Norwegians jailed for smuggling fake valium

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The pharmacy sold the men chlorpheniramine telling them it was valium. Photo: Norwegian police
22:37 CEST+02:00
Two Norwegians have been jailed for smuggling, even though the pills they were caught with, which they told police were valium, were in fact antihistamines available over the counter.

The two fifty-year-olds in 2012 paid a pharmacy in Thailand 20,000 kroner for what they thought were 30,500 tablets of 'blue valium', which they then tried to smuggle overland from Copenhagen airport to Oslo.

The Norwegian police stopped them on the train south from Oslo to Kristiansand, at which point they both admitted to smuggling valium.

However, when the police analyzed the tablets, they found that they did not contain the narcotic substance Diazepam. Instead, they contained chlorpheniramine, which is used to treat allergies.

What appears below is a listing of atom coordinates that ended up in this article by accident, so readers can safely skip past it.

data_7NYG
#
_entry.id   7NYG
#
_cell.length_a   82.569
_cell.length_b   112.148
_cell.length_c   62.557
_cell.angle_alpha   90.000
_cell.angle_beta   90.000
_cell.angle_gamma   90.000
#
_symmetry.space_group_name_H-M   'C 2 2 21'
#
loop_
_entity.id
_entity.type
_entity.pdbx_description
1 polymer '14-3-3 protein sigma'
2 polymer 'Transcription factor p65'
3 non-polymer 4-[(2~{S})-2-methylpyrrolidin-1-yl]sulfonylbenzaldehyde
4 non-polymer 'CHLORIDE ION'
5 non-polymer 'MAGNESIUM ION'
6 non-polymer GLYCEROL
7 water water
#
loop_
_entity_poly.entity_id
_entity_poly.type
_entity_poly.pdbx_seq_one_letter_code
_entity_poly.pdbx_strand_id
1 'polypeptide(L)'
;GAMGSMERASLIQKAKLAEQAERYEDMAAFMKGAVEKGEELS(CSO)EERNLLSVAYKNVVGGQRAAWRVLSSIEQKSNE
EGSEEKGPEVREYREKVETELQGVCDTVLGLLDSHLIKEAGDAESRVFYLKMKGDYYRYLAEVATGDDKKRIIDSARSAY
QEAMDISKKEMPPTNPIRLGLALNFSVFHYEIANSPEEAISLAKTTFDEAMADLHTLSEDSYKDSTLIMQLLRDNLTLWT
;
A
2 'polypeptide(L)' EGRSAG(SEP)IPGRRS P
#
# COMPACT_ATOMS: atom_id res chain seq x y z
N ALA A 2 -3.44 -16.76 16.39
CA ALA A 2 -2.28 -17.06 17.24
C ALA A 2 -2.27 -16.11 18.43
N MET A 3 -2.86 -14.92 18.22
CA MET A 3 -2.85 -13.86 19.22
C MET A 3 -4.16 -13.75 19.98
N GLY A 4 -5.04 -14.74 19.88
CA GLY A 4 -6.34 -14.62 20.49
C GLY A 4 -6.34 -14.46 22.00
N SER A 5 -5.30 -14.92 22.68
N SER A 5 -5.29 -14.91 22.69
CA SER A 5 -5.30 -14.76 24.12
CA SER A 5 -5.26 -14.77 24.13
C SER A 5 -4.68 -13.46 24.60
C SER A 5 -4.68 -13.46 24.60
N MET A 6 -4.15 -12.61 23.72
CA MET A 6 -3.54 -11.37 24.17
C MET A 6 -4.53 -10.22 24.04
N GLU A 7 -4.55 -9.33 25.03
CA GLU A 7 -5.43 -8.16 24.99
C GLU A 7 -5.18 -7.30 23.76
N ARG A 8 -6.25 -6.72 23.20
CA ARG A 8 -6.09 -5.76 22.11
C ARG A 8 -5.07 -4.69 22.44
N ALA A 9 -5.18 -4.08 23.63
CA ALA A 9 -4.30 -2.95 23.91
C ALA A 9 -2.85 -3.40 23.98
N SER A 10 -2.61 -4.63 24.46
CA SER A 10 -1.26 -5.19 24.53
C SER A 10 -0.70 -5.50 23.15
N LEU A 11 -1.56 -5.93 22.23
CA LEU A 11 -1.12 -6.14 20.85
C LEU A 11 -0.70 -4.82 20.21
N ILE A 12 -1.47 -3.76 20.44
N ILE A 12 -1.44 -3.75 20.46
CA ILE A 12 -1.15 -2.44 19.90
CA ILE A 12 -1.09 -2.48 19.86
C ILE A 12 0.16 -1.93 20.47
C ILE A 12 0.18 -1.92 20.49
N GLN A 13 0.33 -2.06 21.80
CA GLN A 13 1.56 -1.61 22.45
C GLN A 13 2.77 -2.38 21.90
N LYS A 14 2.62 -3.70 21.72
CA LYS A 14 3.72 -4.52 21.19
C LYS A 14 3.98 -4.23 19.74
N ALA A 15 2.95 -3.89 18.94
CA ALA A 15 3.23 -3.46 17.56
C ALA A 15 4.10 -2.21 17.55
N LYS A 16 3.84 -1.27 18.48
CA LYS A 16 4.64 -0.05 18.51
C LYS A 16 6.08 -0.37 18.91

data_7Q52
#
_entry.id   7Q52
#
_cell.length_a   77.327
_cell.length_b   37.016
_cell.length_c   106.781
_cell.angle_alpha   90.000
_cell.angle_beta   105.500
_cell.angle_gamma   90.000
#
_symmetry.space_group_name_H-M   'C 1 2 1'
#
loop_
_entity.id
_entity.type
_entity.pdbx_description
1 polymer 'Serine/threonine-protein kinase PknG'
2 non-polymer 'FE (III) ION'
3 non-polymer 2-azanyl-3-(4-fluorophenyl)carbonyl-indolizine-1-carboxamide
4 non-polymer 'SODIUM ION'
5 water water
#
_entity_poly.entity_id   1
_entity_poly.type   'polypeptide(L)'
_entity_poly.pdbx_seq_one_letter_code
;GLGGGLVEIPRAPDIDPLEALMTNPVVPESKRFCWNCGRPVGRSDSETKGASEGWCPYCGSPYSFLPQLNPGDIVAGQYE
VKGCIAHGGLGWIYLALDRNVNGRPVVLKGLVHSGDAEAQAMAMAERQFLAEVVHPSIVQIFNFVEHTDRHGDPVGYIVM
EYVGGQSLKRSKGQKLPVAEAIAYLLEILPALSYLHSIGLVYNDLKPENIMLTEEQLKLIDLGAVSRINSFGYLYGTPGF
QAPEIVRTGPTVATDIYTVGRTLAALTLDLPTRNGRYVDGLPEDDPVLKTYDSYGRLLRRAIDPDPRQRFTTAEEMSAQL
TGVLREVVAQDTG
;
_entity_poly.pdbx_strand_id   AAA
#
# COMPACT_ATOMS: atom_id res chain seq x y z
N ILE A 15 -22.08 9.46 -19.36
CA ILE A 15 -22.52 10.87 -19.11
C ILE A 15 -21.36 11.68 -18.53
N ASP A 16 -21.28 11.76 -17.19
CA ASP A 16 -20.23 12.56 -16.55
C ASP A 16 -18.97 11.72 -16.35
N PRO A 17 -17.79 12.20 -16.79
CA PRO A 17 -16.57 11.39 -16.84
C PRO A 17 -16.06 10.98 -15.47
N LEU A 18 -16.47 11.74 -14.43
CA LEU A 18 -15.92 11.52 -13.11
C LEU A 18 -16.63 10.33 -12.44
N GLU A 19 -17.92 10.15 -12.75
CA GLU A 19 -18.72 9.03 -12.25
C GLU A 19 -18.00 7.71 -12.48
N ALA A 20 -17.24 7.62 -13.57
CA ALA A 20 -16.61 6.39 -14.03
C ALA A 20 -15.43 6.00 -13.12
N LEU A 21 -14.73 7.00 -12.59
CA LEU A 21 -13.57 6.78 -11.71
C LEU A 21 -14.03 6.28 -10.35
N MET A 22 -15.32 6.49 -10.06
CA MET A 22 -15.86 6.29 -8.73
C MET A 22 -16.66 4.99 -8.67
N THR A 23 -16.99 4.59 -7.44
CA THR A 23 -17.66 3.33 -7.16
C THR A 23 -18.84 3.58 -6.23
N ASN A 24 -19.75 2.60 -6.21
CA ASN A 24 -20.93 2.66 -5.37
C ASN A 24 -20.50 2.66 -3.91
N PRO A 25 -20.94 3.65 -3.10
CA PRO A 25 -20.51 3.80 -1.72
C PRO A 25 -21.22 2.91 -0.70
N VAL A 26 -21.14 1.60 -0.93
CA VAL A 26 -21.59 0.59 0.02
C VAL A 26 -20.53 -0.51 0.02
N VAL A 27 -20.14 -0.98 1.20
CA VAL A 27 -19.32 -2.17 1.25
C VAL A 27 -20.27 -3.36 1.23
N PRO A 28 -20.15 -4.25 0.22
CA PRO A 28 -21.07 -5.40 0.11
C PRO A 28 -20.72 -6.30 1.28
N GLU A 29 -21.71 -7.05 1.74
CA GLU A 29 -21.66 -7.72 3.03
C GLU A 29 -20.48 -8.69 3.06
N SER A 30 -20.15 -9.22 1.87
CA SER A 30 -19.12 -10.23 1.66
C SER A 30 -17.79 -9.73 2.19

Prosecutor Leif Aleksandersen told the local Fædrelandsvennen paper that the intention to smuggle itself constituted a crime. 

"Both of them informed us that they had attempted to buy valium to sell in Norway. When they came home, it turned out that they had been fooled. That is why they are convicted of attempted smuggling," he said. 

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One of the men was convicted in 2014, but the other was only convicted in the last month.

"We had planned a hearing for February, but as the session was cancelled, we were not able to inform the accused of his charges," Aleksandersen said. "Apparently he was in Thailand. In the end, we held the hearing without his presence."

It is unclear if the man has returned to Norway to serve his sentence.

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